Playing with the Big Boys: Basketball, American Imperialism, and Subaltern Discourse in the Philippines

Playing with the Big Boys: Basketball, American Imperialism, and Subaltern Discourse in the Philippines

Playing with the Big Boys: Basketball, American Imperialism, and Subaltern Discourse in the Philippines

Playing with the Big Boys: Basketball, American Imperialism, and Subaltern Discourse in the Philippines

Synopsis

Basketball has a lock on the Filipino soul. From big arenas in Manila to makeshift hoops in small villages, basketball is played by Filipinos of all walks of life and is used to mark everything from summer breaks for students to religious festivals and many other occasions. Playing with the Big Boys traces the social history of basketball in the Philippines from an educational and “civilizing” tool in the early twentieth century to its status as national pastime since the country gained independence after World War II.

While the phrase “playing with the big boys” describes the challenge of playing basketball against outsized opponents, it also describes the struggle for recognition that the Philippines, as a subaltern society, has had to contend with in its larger transnational relationships as a former U.S. colony.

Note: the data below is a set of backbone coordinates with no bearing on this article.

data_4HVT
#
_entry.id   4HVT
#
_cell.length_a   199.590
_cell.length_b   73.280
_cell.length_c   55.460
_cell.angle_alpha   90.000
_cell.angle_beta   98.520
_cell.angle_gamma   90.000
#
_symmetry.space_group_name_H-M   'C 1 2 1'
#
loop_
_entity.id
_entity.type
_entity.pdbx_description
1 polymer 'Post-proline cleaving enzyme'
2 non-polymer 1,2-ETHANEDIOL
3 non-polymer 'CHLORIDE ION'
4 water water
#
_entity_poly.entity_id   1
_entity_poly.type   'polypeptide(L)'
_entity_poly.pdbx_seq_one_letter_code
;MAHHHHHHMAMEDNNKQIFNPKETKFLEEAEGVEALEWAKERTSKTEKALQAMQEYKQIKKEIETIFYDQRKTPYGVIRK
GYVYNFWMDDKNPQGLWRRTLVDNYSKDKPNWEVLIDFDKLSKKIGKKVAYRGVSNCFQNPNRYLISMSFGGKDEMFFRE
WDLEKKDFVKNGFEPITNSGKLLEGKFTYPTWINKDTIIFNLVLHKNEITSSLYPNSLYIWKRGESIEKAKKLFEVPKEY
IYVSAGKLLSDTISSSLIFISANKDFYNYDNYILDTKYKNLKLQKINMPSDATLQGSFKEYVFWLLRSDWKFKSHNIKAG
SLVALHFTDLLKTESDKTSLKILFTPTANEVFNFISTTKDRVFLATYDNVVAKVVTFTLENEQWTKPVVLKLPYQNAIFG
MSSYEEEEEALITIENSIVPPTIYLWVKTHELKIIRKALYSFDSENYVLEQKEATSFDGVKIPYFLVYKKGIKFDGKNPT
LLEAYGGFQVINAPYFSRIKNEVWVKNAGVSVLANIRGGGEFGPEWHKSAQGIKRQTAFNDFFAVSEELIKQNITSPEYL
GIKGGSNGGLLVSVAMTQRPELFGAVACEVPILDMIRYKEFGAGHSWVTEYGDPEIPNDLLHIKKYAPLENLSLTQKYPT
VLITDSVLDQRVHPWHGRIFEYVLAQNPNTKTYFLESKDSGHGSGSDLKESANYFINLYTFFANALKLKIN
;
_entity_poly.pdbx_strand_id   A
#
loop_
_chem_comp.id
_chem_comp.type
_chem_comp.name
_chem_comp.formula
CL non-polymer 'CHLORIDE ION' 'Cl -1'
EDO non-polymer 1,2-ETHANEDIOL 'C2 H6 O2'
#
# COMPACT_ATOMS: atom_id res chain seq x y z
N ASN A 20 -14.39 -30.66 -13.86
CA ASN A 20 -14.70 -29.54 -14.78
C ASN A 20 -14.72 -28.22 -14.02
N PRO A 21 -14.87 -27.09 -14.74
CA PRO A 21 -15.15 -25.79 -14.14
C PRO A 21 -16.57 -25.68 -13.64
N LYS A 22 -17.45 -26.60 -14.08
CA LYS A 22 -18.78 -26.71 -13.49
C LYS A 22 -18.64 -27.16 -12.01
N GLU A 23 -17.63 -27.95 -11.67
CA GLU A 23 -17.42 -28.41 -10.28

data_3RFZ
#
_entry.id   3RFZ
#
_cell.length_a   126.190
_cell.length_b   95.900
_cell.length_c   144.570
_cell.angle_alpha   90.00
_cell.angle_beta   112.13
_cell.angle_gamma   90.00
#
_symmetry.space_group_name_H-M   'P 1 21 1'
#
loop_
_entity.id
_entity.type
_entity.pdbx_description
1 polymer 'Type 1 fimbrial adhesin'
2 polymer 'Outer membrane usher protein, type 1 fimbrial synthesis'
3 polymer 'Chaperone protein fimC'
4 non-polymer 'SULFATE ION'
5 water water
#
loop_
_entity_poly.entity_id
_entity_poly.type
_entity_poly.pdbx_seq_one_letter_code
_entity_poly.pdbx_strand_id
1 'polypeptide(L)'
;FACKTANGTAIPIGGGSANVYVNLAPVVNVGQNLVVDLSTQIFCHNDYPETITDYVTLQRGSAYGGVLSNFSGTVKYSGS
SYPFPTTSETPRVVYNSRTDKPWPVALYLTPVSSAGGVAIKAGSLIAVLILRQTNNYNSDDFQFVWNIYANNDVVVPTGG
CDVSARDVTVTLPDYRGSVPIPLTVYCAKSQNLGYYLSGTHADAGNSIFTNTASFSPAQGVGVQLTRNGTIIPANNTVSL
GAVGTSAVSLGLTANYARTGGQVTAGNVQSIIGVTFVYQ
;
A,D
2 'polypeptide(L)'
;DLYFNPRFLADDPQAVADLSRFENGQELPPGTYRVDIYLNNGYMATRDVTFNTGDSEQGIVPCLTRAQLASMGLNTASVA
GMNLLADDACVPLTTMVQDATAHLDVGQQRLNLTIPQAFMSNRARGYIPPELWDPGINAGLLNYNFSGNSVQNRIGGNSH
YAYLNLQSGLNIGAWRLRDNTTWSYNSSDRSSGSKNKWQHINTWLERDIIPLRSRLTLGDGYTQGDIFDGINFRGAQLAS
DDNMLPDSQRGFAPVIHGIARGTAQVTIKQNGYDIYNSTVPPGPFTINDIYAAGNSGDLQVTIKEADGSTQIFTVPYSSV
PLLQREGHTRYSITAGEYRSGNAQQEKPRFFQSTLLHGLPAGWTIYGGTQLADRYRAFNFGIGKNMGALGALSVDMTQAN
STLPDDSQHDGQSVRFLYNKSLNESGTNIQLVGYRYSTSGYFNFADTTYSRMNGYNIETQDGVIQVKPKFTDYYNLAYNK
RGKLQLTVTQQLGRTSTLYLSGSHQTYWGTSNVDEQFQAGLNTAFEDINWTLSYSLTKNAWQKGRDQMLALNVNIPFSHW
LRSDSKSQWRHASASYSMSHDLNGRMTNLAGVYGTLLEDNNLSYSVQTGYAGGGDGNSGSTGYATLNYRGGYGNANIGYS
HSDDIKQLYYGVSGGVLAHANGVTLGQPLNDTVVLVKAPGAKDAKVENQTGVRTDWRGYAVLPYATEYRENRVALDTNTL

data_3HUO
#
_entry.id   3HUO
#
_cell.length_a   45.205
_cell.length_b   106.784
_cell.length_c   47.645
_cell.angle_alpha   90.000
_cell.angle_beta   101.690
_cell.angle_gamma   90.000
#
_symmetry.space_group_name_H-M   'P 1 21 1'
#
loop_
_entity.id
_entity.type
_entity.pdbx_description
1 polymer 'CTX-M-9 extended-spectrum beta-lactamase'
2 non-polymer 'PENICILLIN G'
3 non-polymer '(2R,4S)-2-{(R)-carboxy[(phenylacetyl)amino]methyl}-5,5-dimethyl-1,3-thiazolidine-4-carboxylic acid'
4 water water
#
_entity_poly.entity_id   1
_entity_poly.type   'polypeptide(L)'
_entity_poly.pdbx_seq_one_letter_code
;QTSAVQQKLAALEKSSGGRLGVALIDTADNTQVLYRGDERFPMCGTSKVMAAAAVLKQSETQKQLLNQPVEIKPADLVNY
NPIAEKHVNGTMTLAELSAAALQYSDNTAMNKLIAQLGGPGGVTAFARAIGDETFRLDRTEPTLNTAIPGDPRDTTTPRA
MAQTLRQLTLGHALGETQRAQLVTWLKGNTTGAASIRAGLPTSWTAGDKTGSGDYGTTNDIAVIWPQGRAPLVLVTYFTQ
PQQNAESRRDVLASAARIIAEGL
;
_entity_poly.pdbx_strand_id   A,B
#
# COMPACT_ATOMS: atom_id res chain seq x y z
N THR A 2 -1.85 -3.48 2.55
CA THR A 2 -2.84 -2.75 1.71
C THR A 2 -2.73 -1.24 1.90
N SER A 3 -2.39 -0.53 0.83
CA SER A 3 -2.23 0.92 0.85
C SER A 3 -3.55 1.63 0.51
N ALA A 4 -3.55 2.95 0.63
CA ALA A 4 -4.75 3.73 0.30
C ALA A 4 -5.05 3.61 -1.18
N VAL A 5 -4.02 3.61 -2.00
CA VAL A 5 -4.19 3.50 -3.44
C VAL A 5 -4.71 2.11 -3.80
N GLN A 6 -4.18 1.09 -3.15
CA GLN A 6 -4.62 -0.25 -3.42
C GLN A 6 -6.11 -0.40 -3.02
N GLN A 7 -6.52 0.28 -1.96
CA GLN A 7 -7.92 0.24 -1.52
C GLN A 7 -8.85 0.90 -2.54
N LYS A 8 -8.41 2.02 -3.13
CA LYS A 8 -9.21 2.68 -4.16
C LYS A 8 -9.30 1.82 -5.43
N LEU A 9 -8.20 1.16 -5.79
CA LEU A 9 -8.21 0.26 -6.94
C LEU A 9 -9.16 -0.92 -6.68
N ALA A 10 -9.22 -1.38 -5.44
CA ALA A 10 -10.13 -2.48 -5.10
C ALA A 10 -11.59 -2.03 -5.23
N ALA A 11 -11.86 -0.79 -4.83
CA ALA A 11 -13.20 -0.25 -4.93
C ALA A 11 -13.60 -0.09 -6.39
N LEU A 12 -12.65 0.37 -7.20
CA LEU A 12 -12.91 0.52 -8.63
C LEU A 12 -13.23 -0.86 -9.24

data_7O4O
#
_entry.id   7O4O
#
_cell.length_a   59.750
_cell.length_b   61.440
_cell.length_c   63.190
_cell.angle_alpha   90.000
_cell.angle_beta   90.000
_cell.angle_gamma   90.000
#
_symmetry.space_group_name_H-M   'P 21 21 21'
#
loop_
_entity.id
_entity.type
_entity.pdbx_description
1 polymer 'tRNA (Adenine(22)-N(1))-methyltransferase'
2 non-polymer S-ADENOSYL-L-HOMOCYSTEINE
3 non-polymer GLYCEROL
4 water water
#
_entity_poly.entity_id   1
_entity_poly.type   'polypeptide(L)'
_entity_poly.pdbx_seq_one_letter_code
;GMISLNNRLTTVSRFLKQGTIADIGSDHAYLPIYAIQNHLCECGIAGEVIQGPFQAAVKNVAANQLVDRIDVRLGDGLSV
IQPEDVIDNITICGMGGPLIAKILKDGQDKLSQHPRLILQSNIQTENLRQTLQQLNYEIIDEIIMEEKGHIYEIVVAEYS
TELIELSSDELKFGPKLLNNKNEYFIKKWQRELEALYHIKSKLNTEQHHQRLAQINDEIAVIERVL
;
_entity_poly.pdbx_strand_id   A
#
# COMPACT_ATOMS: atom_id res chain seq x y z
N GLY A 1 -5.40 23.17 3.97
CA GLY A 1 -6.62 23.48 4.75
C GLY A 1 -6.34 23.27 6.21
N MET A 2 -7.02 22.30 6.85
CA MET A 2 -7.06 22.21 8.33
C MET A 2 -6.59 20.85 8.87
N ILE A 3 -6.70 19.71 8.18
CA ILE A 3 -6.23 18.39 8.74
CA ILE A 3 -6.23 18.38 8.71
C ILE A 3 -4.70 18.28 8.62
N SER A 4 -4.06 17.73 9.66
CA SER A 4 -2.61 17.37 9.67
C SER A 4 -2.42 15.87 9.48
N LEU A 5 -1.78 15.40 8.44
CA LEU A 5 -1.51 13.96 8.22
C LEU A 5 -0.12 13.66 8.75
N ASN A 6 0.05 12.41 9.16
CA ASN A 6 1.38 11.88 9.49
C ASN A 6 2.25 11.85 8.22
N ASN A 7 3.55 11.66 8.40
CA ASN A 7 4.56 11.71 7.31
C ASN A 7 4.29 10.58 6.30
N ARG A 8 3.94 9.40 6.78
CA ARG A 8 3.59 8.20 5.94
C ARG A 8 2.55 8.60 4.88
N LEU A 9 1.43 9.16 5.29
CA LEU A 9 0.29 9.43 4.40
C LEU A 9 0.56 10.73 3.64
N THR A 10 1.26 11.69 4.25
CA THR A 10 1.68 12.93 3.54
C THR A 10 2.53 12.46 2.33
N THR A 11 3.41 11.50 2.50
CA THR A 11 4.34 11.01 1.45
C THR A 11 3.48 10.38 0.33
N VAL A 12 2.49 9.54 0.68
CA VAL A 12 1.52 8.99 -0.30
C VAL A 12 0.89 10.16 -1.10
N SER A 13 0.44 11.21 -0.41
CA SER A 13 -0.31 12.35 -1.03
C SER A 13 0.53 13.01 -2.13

Lou Antolihao goes beyond the empire-colony dichotomy by covering Filipino basketball in a wider range of comparisons, such as that involving the growing influence of Asia in its region, particularly China and Japan. In this context, Antolihao shows how Philippines basketball has moved from a vehicle for Americanization to a force for globalization in which the United States, while still a key player, is challenged by other basketball-playing countries.

Excerpt

Tatangkad din ako! (I will grow taller!) was the trademark catchphrase in a series of television advertisements promoting Growee, a popular children’s multivitamin in the Philippines. As the product’s name suggests, the ads enticed consumers by touting the brand’s unique formula, which the company promised would enhance the physical growth of young kids. For the tv commercial’s debut in 2006, basketball was the subject of the ad’s upbeat video montage. Designed as an MTV-style hip-hop music video, the television spot showed five youngsters sporting nba jerseys and other basketball-inspired fashion accessories doing a songand-dance performance. the kids were shown performing different basketball tricks and even exhibiting a rare skill among Filipino basketball players: dunking the ball. By creatively stitching together different elements of contemporary youth culture (MTV, hip-hop, and basketball), the commercial became one of the most popular in the country; the ad’s jingle evolved into a trendy children’s song and in a short time the advertising slogan itself became an everyday adage.

The evolution of Tatangkad din ako! from a marketing catchphrase to a familiar saying reflects some of the most interesting aspects of Philippine society. For one, it highlights the Filipinos’ obsession with “getting tall,” as shown by the popularity of growthenhancement formulas that, aside from their use in supplements . . .

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